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What are MacAdam ellipses and how they affect LED color consistency
What Macadams Ellipses mean - for dummies...
MacAdam ellipses provide a guideline as to how accurate the average person’s color vision is, and how good they are at distinguishing between similar colors. MacAdam ellipses, like just about all photometric topics, are not absolute measurements based on some definable physical property such as weight, length or time; instead, they are derived from statistical measurements of the visual properties of samples of the population. There are no absolutes in vision science—just comparative statistics. All we can measure is how the value of a particular parameter compares to what the average person sees
Example on the diagram that shows a close up of the 3200 K point with the black body line and three sizes of MacAdam ellipses, 2-step, 4-step, and 7-step
Explained in more detail...
SDCM is an acronym which stands for Standard Deviation Colour Matching. SDCM has the same meaning as a “MacAdam ellipse”. A 1-step MacAdam ellipse defines a zone in the CIE 1931 2 deg (xy) color space within which the human eye cannot discern the color difference. Most LEDs are binned at the 4-7 step level, in other words, you certainly can see color differences in LEDs that are ostensibly the same color.
MacAdam Ellipse The science behind color difference specifications was established by Dr. David MacAdam in 1942 [MacAdam, D.L., Visual Sensitivities to Colour Differences in Daylight, J.Opt.Soc.Am. 32, 247 (1942)].
MacAdam’s experiments relied upon visual observation of the so-called Just Noticeable Colour Difference (JND) between two very similar colored lights. Just Noticeable Difference is defined as the color difference where 50% of observers see a difference and 50% of observers do not see a difference. The zones with standard deviations of color matching (SDCM), were found to be elliptical in the CIE 1931 2 deg observer color space. The size and orientation of the ellipses varied greatly depending upon the location in the color space diagram. The zones were observed to be largest in the green and smaller in the red and blue.
Due to the variable nature of the color produced by white light LEDs, a convenient metric for expressing the extent of the color difference within a batch (or bin) or LEDs is the number of SDCM (MacAdam) ellipses steps in the CIE color space that the LEDs fall into. If the chromaticity coordinates of a set of LEDs all fall within 1 SDCM (or a “1-step MacAdam ellipse”), most people would fail to see any difference in color. If the color variation is such that the variation in chromaticity extends to a zone that is twice as big (2 SDCM or a 2-step MacAdam ellipse), you will start to see some color difference. A 2-step MacAdam ellipse is better than a 3-step zone, and so on.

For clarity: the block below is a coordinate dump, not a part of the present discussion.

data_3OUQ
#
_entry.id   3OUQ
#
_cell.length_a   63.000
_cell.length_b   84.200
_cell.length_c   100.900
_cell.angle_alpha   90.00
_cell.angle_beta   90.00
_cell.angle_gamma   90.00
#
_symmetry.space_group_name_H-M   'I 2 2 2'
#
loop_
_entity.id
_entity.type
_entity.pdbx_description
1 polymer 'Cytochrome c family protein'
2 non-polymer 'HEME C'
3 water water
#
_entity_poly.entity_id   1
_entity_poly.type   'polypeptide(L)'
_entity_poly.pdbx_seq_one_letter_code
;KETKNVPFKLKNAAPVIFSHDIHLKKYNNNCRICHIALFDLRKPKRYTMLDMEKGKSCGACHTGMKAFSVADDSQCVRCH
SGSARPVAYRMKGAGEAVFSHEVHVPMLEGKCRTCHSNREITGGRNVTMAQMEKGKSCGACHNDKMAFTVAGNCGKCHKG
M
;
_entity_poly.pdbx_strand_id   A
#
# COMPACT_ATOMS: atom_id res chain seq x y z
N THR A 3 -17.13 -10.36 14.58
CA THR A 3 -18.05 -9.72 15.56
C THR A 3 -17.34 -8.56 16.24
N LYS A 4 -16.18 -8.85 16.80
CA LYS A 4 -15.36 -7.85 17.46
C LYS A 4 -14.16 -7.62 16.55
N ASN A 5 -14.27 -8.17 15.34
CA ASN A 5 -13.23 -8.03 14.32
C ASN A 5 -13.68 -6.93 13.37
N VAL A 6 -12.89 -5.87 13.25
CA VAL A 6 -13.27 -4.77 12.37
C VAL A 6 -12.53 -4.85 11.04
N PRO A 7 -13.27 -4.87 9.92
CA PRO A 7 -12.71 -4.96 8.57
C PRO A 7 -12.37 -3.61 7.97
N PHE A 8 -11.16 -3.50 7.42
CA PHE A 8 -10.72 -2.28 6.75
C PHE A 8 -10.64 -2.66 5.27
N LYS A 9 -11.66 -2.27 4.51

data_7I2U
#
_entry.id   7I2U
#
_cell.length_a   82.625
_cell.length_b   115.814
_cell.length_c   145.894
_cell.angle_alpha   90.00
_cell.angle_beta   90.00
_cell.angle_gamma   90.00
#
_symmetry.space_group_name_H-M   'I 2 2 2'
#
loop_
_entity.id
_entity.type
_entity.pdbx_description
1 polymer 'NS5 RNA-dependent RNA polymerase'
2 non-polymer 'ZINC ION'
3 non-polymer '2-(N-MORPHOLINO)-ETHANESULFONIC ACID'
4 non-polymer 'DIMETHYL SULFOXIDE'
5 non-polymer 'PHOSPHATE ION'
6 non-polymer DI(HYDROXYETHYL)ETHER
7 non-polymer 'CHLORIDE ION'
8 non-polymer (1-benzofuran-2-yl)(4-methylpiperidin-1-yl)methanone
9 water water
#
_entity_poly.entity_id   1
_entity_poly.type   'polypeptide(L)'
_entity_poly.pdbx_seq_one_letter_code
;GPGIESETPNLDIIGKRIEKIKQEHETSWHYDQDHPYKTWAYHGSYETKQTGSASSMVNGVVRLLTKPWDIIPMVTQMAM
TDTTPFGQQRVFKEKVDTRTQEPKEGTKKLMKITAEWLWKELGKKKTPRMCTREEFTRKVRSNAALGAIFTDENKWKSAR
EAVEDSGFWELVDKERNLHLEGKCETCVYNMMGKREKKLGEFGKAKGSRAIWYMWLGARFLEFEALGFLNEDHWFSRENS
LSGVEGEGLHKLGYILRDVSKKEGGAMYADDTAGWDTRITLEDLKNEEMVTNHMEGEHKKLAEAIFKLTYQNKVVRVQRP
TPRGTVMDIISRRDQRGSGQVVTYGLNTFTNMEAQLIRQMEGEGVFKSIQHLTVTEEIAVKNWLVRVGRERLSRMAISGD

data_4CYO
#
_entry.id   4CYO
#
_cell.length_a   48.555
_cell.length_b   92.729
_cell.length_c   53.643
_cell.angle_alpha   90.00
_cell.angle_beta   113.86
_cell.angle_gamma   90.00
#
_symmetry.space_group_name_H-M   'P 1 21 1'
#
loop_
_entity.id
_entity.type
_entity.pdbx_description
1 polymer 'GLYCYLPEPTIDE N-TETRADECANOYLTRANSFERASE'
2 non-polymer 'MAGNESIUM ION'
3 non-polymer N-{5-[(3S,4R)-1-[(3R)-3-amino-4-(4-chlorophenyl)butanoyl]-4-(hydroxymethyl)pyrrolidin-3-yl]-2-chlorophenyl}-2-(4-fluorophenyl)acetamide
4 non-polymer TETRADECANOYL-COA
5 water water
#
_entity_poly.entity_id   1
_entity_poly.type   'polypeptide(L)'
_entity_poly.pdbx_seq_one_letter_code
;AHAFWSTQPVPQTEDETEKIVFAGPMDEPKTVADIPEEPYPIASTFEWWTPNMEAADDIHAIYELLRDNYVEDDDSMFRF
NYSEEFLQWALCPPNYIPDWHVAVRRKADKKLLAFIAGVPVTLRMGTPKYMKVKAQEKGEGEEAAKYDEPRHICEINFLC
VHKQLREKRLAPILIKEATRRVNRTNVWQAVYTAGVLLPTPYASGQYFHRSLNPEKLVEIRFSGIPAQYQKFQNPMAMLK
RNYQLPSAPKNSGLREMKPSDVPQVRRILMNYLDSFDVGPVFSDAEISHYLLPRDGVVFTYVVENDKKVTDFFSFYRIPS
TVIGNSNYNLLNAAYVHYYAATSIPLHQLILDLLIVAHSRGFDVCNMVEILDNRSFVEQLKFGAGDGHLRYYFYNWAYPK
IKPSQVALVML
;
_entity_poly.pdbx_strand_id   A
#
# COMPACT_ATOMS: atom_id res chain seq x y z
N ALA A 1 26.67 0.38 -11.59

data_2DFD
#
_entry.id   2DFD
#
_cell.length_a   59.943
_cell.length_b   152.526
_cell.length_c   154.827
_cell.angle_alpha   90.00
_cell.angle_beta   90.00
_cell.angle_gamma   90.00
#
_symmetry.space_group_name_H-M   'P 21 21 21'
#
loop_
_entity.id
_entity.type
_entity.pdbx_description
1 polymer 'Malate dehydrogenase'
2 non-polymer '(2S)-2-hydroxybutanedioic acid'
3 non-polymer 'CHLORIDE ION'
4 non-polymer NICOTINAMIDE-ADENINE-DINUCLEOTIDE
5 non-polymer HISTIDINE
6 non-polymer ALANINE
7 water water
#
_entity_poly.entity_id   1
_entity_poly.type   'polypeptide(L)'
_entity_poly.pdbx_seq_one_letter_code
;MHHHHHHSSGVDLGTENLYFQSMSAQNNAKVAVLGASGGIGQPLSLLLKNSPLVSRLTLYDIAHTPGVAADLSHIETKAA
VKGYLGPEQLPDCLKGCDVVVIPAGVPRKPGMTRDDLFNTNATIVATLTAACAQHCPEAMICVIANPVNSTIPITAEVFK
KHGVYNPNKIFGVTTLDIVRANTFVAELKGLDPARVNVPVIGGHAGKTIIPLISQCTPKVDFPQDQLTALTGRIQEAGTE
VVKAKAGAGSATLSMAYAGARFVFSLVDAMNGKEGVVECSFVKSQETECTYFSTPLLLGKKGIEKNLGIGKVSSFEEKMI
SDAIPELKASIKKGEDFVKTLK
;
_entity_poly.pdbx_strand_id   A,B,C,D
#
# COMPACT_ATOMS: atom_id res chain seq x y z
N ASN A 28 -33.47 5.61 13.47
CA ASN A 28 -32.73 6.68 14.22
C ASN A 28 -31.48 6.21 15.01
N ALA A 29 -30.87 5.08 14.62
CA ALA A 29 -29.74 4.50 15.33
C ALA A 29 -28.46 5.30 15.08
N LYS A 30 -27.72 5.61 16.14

It should be noted that SDCM ellipses are often shown in the CIE color space diagram at a ten times magnification (see image to left) because they would otherwise be too small to be seen clearly when viewed in the complete CIE diagram.
MacAdam’s experiments demonstrated that the size of an SDCM ellipse is quite small, which means that the human visual system is very good at discriminating color differences when viewing two light sources at the same time. If we consider the size of the 1-step SDCM ellipse at an arbitrary 3,000K color temperature, the CCT range is ±30K, and the corresponding u’v’ range (the chromaticity coordinates in the 1976 CIE Uniform Colour Space) is ±0.001. In other words, if we view two LEDs with a CCT difference of more than 60K, the chances are that we will see a color difference. The table below relates the number of SDCM ellipse steps to the range of CCT and chromaticity coordinates for a 3000K color temperature light source.
SDCM CCT @ 3000K ΔUV
1x ±30K ±0.0007
2x ±60K ±0.0010
4x ±100K ±0.0020
7-8x ±175K ±0.0060
Within the lighting industry, reference is often made to the standard IES LM-79-08 “Approved Method of Electrical & Photometric Measurements of Solid-State Lighting Products" published by the Illuminating Engineering Society of North America (IESNA). This, in turn, references the American standard ANSI C78.377-2008 “Specification for the Chromaticity of Solid State Lighting Products” which places white light LEDs used for illumination into standard color groups which all have the same “nominal” correlated color temperatures (CCTs). The size of the ANSI C78.377 nominal CCT quadrangle is a 7-step MacAdam ellipse. A 7 to 8-step SDCM is currently representative of the variation in chromaticity of high brightness white LEDs used for illumination.
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